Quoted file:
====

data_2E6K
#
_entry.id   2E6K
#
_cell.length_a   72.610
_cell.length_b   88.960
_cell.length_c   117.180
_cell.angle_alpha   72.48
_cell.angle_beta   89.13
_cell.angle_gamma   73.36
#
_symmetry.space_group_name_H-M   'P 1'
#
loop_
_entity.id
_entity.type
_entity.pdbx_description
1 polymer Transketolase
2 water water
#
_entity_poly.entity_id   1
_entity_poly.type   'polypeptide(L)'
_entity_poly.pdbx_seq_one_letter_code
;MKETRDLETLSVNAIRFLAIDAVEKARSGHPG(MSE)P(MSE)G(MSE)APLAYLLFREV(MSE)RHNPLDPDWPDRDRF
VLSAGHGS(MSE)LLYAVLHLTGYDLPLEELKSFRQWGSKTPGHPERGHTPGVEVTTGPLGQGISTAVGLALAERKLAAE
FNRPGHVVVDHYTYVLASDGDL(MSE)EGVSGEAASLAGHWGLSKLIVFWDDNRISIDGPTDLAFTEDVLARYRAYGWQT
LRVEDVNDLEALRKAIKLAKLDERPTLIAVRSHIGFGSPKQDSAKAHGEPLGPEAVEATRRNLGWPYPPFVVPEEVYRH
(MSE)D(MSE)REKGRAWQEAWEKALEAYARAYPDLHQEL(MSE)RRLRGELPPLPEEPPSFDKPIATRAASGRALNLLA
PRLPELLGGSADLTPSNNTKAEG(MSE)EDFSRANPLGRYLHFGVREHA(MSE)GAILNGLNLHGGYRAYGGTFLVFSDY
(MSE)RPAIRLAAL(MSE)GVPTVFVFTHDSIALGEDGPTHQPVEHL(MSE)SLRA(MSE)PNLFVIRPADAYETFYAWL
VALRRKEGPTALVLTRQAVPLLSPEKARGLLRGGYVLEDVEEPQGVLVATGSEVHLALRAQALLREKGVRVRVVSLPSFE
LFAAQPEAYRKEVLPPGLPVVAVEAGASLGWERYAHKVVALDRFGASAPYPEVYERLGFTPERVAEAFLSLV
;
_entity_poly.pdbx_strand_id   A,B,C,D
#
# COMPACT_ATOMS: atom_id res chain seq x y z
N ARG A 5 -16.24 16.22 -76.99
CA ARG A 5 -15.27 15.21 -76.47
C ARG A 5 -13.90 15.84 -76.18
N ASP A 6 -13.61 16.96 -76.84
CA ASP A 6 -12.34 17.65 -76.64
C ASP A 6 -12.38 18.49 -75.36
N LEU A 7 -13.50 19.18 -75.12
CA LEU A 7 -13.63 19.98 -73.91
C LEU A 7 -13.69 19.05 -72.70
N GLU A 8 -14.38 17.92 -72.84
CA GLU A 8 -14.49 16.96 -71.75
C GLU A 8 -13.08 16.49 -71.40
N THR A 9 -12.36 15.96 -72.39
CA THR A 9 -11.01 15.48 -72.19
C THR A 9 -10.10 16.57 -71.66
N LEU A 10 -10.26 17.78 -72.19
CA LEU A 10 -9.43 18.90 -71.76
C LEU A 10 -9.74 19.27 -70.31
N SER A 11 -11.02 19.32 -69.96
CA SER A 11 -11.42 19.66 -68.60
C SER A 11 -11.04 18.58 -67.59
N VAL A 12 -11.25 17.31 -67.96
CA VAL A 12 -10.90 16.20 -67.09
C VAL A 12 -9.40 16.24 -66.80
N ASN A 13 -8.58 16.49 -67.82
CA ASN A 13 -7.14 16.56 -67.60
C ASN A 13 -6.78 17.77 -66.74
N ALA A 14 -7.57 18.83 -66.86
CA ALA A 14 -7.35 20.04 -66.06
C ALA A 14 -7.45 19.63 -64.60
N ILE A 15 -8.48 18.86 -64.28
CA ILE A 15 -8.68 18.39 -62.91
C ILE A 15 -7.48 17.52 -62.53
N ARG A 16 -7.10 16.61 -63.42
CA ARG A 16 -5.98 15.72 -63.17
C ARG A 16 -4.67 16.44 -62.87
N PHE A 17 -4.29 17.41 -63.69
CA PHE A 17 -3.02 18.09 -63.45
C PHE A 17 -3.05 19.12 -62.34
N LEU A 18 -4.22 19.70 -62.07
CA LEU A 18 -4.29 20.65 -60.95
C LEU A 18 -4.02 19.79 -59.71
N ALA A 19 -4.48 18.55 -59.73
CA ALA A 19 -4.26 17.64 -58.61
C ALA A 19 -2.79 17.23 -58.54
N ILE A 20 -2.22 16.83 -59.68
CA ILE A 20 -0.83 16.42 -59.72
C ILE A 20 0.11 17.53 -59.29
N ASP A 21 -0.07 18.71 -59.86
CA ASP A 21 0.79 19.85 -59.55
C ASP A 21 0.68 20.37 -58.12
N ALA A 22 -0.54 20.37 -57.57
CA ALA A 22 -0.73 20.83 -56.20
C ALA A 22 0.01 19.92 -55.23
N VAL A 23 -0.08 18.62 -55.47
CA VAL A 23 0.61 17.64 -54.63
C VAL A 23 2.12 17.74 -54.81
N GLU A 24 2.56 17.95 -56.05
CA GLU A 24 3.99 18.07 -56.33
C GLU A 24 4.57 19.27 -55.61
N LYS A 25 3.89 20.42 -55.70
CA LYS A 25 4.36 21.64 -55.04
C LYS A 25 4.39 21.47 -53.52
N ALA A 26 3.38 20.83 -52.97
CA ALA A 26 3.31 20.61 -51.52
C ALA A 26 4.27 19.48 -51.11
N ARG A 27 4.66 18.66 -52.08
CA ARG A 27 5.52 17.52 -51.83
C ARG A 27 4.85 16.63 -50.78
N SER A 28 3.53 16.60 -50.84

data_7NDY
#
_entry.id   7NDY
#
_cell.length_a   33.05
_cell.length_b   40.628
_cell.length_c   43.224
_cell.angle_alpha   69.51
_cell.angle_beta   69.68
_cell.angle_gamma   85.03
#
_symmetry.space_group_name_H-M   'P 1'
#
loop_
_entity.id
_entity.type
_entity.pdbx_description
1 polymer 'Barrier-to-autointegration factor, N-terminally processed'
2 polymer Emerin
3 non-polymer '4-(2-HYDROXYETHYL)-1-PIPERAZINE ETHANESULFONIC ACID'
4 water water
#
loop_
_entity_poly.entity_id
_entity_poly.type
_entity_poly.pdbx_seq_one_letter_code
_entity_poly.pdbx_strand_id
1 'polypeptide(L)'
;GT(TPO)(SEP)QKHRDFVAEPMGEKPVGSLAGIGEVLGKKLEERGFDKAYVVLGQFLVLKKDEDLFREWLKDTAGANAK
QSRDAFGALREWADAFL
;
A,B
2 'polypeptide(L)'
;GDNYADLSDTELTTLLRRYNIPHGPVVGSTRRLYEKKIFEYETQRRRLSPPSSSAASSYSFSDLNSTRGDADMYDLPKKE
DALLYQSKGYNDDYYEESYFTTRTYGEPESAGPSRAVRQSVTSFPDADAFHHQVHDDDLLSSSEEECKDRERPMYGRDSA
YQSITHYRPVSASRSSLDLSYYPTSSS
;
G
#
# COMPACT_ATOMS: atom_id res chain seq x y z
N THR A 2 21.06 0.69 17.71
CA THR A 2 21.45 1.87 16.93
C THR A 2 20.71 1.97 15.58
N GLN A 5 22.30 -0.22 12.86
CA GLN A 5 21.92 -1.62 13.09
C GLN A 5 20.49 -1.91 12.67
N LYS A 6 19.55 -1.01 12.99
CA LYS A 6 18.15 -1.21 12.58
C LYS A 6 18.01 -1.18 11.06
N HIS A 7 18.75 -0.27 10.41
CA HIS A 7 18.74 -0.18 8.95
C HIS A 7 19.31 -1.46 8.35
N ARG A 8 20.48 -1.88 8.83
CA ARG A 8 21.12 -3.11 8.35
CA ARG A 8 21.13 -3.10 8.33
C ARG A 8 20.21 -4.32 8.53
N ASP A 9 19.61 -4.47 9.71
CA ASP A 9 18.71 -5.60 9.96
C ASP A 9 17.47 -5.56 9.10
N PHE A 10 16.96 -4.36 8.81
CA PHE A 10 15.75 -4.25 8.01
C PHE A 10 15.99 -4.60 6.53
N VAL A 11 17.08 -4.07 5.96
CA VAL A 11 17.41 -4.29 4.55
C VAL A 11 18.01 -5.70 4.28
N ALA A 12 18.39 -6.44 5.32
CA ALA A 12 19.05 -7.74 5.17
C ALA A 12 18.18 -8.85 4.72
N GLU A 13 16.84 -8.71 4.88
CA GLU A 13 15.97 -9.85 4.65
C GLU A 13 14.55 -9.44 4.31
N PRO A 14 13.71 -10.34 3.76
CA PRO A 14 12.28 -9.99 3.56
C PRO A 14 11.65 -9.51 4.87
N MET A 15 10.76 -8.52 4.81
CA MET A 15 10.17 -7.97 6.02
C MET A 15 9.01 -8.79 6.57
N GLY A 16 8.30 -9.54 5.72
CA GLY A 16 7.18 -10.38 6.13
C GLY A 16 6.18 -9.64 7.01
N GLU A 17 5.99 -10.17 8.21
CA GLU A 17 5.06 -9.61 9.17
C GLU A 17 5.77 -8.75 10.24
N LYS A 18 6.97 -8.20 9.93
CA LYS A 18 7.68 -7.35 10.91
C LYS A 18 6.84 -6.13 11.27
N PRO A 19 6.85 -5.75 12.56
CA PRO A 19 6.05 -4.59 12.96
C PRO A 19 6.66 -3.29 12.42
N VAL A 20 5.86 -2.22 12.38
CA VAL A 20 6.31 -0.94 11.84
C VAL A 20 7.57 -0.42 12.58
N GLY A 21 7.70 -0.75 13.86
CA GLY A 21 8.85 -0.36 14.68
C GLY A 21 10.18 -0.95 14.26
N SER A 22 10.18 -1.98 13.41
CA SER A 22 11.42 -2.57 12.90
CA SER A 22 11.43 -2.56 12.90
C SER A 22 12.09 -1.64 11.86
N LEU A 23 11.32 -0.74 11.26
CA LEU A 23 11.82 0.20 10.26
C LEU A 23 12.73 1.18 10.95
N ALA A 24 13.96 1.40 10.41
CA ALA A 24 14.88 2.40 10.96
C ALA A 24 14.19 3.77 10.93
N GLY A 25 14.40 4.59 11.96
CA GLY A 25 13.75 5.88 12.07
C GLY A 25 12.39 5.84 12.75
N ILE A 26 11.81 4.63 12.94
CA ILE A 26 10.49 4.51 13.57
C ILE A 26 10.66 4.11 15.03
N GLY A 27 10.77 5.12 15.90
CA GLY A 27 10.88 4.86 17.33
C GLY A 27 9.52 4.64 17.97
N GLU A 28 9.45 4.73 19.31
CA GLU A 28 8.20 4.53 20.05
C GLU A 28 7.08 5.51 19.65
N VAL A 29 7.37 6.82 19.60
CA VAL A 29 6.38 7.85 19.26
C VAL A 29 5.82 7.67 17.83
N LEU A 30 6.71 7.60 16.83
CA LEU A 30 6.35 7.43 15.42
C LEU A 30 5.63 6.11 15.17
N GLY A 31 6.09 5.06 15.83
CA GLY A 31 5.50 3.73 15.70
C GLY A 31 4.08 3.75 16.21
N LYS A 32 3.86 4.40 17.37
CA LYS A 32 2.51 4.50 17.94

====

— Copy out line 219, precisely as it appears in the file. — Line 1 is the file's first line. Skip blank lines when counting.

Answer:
CA GLY A 27 10.88 4.86 17.33